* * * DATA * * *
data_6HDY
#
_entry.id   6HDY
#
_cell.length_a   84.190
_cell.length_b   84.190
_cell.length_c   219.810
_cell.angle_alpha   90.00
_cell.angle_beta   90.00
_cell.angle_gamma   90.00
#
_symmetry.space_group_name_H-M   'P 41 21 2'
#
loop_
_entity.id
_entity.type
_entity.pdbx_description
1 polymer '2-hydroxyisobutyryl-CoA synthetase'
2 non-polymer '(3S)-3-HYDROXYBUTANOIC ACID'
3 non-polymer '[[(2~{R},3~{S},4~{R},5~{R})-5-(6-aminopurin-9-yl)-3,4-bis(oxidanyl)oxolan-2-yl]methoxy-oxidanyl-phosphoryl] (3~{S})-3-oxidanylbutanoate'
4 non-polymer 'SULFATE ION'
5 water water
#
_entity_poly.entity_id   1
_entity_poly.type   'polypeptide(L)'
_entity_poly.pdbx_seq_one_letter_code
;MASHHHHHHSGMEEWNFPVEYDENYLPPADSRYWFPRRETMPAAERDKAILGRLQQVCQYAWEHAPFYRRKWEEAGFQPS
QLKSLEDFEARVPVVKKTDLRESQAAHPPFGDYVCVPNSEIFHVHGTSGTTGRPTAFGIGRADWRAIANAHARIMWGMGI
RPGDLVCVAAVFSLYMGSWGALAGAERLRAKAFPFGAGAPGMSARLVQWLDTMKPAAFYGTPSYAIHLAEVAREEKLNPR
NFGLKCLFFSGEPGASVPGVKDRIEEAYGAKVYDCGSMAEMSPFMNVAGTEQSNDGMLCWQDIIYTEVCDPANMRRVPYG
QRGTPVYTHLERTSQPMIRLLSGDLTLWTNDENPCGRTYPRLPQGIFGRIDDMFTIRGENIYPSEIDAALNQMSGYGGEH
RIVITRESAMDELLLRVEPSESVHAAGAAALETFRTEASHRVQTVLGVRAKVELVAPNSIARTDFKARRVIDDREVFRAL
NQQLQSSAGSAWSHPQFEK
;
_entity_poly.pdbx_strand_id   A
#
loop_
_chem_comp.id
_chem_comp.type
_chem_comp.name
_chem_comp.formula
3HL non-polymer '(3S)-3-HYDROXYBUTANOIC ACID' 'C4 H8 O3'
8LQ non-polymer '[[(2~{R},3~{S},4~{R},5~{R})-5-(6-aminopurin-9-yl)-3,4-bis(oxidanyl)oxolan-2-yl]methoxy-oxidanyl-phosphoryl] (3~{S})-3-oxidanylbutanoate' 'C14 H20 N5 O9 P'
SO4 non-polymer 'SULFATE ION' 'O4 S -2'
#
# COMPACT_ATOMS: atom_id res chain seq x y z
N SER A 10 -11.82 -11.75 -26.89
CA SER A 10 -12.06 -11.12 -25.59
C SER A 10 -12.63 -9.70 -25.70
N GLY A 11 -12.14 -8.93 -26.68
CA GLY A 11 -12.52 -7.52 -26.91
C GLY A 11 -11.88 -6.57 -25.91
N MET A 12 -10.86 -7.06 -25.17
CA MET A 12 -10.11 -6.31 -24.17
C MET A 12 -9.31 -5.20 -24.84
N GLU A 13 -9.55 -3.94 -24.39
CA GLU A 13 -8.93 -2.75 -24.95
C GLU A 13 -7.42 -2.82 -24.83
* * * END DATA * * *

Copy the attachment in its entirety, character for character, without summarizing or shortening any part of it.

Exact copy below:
data_6HDY
#
_entry.id   6HDY
#
_cell.length_a   84.190
_cell.length_b   84.190
_cell.length_c   219.810
_cell.angle_alpha   90.00
_cell.angle_beta   90.00
_cell.angle_gamma   90.00
#
_symmetry.space_group_name_H-M   'P 41 21 2'
#
loop_
_entity.id
_entity.type
_entity.pdbx_description
1 polymer '2-hydroxyisobutyryl-CoA synthetase'
2 non-polymer '(3S)-3-HYDROXYBUTANOIC ACID'
3 non-polymer '[[(2~{R},3~{S},4~{R},5~{R})-5-(6-aminopurin-9-yl)-3,4-bis(oxidanyl)oxolan-2-yl]methoxy-oxidanyl-phosphoryl] (3~{S})-3-oxidanylbutanoate'
4 non-polymer 'SULFATE ION'
5 water water
#
_entity_poly.entity_id   1
_entity_poly.type   'polypeptide(L)'
_entity_poly.pdbx_seq_one_letter_code
;MASHHHHHHSGMEEWNFPVEYDENYLPPADSRYWFPRRETMPAAERDKAILGRLQQVCQYAWEHAPFYRRKWEEAGFQPS
QLKSLEDFEARVPVVKKTDLRESQAAHPPFGDYVCVPNSEIFHVHGTSGTTGRPTAFGIGRADWRAIANAHARIMWGMGI
RPGDLVCVAAVFSLYMGSWGALAGAERLRAKAFPFGAGAPGMSARLVQWLDTMKPAAFYGTPSYAIHLAEVAREEKLNPR
NFGLKCLFFSGEPGASVPGVKDRIEEAYGAKVYDCGSMAEMSPFMNVAGTEQSNDGMLCWQDIIYTEVCDPANMRRVPYG
QRGTPVYTHLERTSQPMIRLLSGDLTLWTNDENPCGRTYPRLPQGIFGRIDDMFTIRGENIYPSEIDAALNQMSGYGGEH
RIVITRESAMDELLLRVEPSESVHAAGAAALETFRTEASHRVQTVLGVRAKVELVAPNSIARTDFKARRVIDDREVFRAL
NQQLQSSAGSAWSHPQFEK
;
_entity_poly.pdbx_strand_id   A
#
loop_
_chem_comp.id
_chem_comp.type
_chem_comp.name
_chem_comp.formula
3HL non-polymer '(3S)-3-HYDROXYBUTANOIC ACID' 'C4 H8 O3'
8LQ non-polymer '[[(2~{R},3~{S},4~{R},5~{R})-5-(6-aminopurin-9-yl)-3,4-bis(oxidanyl)oxolan-2-yl]methoxy-oxidanyl-phosphoryl] (3~{S})-3-oxidanylbutanoate' 'C14 H20 N5 O9 P'
SO4 non-polymer 'SULFATE ION' 'O4 S -2'
#
# COMPACT_ATOMS: atom_id res chain seq x y z
N SER A 10 -11.82 -11.75 -26.89
CA SER A 10 -12.06 -11.12 -25.59
C SER A 10 -12.63 -9.70 -25.70
N GLY A 11 -12.14 -8.93 -26.68
CA GLY A 11 -12.52 -7.52 -26.91
C GLY A 11 -11.88 -6.57 -25.91
N MET A 12 -10.86 -7.06 -25.17
CA MET A 12 -10.11 -6.31 -24.17
C MET A 12 -9.31 -5.20 -24.84
N GLU A 13 -9.55 -3.94 -24.39
CA GLU A 13 -8.93 -2.75 -24.95
C GLU A 13 -7.42 -2.82 -24.83